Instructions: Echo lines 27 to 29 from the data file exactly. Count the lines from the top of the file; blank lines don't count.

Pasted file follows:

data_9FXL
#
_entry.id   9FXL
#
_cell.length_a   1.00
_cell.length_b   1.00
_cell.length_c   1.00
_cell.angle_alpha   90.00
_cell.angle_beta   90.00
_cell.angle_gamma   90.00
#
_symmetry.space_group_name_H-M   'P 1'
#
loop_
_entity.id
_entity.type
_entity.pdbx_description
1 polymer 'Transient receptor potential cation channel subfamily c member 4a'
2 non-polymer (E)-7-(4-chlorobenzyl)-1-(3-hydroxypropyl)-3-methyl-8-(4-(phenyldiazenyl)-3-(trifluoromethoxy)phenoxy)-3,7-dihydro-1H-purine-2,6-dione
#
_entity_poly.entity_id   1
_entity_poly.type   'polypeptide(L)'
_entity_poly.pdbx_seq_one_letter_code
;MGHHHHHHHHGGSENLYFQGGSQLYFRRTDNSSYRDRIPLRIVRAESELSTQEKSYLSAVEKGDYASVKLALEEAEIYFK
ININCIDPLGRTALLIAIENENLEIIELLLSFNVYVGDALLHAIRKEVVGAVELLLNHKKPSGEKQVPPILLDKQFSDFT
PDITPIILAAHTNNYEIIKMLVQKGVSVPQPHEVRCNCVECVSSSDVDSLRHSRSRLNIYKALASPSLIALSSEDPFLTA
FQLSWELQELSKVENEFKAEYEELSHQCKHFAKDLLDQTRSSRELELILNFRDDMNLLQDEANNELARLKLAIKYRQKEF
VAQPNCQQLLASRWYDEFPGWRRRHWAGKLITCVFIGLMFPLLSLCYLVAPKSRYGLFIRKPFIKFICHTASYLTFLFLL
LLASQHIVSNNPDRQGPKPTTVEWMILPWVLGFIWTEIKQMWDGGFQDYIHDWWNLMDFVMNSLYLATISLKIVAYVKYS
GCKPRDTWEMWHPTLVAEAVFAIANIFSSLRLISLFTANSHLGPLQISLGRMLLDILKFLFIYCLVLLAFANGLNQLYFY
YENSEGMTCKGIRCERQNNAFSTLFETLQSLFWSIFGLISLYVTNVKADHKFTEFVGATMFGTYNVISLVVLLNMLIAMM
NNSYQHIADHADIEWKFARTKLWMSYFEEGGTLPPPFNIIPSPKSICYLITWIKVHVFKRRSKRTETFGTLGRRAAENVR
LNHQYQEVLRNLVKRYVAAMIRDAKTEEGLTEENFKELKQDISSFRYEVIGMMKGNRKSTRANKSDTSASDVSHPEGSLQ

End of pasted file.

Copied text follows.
FQLSWELQELSKVENEFKAEYEELSHQCKHFAKDLLDQTRSSRELELILNFRDDMNLLQDEANNELARLKLAIKYRQKEF
VAQPNCQQLLASRWYDEFPGWRRRHWAGKLITCVFIGLMFPLLSLCYLVAPKSRYGLFIRKPFIKFICHTASYLTFLFLL
LLASQHIVSNNPDRQGPKPTTVEWMILPWVLGFIWTEIKQMWDGGFQDYIHDWWNLMDFVMNSLYLATISLKIVAYVKYS